Under Megan’s Law, the state of California is required to register persons convicted of sex crimes and is also required to disclose certain information about these offenders to the public. The addresses of registered sex offenders in California are released to the public. California law also requires disclosure of the addresses and places of employment of high-risk and serious sex offenders. This disclosure requirement includes making the names, addresses, photographs, crime committed and risk status available to the public at police stations and sheriff’s offices in California.
Megan’s Law applies specifically to sexually violent predators, or those offenders defined as having committed a sexually violent offense against two or more people and who are diagnosed with a mental disorder that may make them dangerous to other people. Megan’s Law requires disclosure of information about those convicted of pornography, incest, spousal rape, indecent exposure and misdemeanor sexual battery in California. Megan’s Law also requires that sex offenders notify their current registration authority about any pending change of address within 5 days of the change. The California Department of Justice posts specified information about serious and high-risk sex offenders on its Megan’s Law website.
If you or someone you know is currently required to register under Megan’s Law, you may be wondering what can be done to end the registration. After all, should a mistake made years or decades prior result in public registration and labeling for a lifetime?
California law allows certain offenders to end their registration requirement under certain circumstances. The process can be complex, however, and it is critical to have the aid of a California criminal defense attorney to guide you through and provide the best chance of meeting the requirements.
Megan’s Law FAQ’s
Who is Megan’s Law named after?
Megan’s Law is named after Megan Kanka who was sexually assaulted and killed by a neighbor who had 2 prior convictions for sex crimes in New Jersey. The New Jersey legislature enacted the law because people felt that if sex offenders had been required to register with local law enforcement agencies, the crime would not have happened.
What happens if a sex offender fails to register in California?
If a sex offender fails to register in California, they can be convicted of a felony or misdemeanor depending upon whether it is their first time failing to register. The penalty for failing to register also depends on the severity of the offense they were originally convicted of in California.
How long are sex offenders required to register in California?
Convicted sex offenders in California are required to register with local law enforcement agencies for their lifetime.
Do sex offenders have to update their registration in California?
Yes. Sex offenders must update their registration every year within 5 days of their birthday and within 5 working days of changing their address. Transients must update their information every 30 days and sexually violent predators must update their information every 90 days.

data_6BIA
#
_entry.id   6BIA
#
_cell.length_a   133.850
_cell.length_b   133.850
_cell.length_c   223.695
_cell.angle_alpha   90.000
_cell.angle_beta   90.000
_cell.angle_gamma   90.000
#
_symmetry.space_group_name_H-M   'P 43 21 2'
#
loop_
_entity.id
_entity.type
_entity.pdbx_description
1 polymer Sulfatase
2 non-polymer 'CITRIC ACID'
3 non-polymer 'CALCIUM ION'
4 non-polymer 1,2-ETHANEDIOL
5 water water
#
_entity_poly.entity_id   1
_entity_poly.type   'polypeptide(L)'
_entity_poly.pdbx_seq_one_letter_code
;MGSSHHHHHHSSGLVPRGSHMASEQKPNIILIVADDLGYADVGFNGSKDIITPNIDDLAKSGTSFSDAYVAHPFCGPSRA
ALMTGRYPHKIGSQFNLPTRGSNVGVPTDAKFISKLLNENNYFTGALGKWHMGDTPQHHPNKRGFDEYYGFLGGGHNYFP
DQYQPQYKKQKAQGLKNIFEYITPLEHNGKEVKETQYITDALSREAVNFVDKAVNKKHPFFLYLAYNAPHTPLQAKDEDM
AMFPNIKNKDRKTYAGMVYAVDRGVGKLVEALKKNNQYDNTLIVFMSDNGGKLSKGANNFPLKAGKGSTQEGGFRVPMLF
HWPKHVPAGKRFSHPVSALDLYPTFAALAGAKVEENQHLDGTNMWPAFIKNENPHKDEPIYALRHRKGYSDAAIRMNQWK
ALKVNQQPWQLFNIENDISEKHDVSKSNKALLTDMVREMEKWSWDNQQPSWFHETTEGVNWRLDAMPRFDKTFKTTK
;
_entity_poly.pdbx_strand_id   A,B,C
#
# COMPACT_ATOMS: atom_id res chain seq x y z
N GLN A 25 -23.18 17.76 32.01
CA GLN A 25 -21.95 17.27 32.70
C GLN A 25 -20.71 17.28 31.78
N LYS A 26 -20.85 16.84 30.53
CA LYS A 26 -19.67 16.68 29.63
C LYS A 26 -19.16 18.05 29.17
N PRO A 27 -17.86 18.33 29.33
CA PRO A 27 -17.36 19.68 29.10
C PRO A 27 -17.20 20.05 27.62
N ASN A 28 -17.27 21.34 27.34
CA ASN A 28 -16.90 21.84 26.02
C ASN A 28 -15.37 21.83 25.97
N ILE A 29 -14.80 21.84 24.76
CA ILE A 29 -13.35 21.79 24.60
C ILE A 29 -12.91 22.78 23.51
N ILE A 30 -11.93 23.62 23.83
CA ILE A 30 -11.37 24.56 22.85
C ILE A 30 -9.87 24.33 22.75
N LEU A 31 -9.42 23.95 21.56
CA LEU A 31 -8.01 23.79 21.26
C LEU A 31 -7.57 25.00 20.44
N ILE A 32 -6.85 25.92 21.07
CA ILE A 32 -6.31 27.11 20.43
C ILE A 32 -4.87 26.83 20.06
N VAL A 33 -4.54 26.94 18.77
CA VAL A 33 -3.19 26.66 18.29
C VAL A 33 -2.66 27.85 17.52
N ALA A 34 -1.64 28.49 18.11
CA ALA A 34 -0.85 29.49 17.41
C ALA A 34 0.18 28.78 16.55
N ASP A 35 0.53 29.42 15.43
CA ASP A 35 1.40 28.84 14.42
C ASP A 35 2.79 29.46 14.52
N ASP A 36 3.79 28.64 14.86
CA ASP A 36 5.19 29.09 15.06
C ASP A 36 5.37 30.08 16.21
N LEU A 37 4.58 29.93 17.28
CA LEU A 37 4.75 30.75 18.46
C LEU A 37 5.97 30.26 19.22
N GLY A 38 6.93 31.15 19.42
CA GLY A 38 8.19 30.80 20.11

How can I get out of having to register if I am a sex offender?
An adult sex offender can petition the court for a Certificate of Rehabilitation so that they are not required to register as a sex offender in California. Also, an adult sex offender can seek to get a full Governor’s Pardon so that they are not required to register in California.
What convictions can eventually lead to the ending of registration?
California law allows a convicted offender to be removed from the registration website if they were convicted of sexual battery by restraint (Penal Code 243.4(a) or annoying or molesting a child (Penal Code 647.6). In addition, you may be able to end the registration requirement if you were convicted of any other offense that did not include penetration or oral copulation, the victim was a relative, and you successfully completed probation.
What is the process of ending the Megan’s Law registration in California?
The California Department of Justice accepts Megan’s Law exclusion forms from those offenders who were convicted of charges that qualify for removal. Upon receipt of the form, the Department will then scrutinize the application to ensure you meet the exact requirements. The entire process can take anywhere from a month to much longer, depending on the specifics of your situation.
What happens if I Receive an Expungement?
An expungement does not mean that your information will automatically be removed from the Megan’s Law public website. It is still necessary to go through the separate removal process.
The state of California has implemented tough penalties for sex offenses, and convicted sex offenders are required by law to register their address information with local law enforcement agencies where they live for their lifetimes. As long as a sex offender continues to live, work, or attend school in California, they must register with law enforcement under Megan’s Law. If you are interested in ending sex registration contact us for a free consultation at: (818) 351-9555.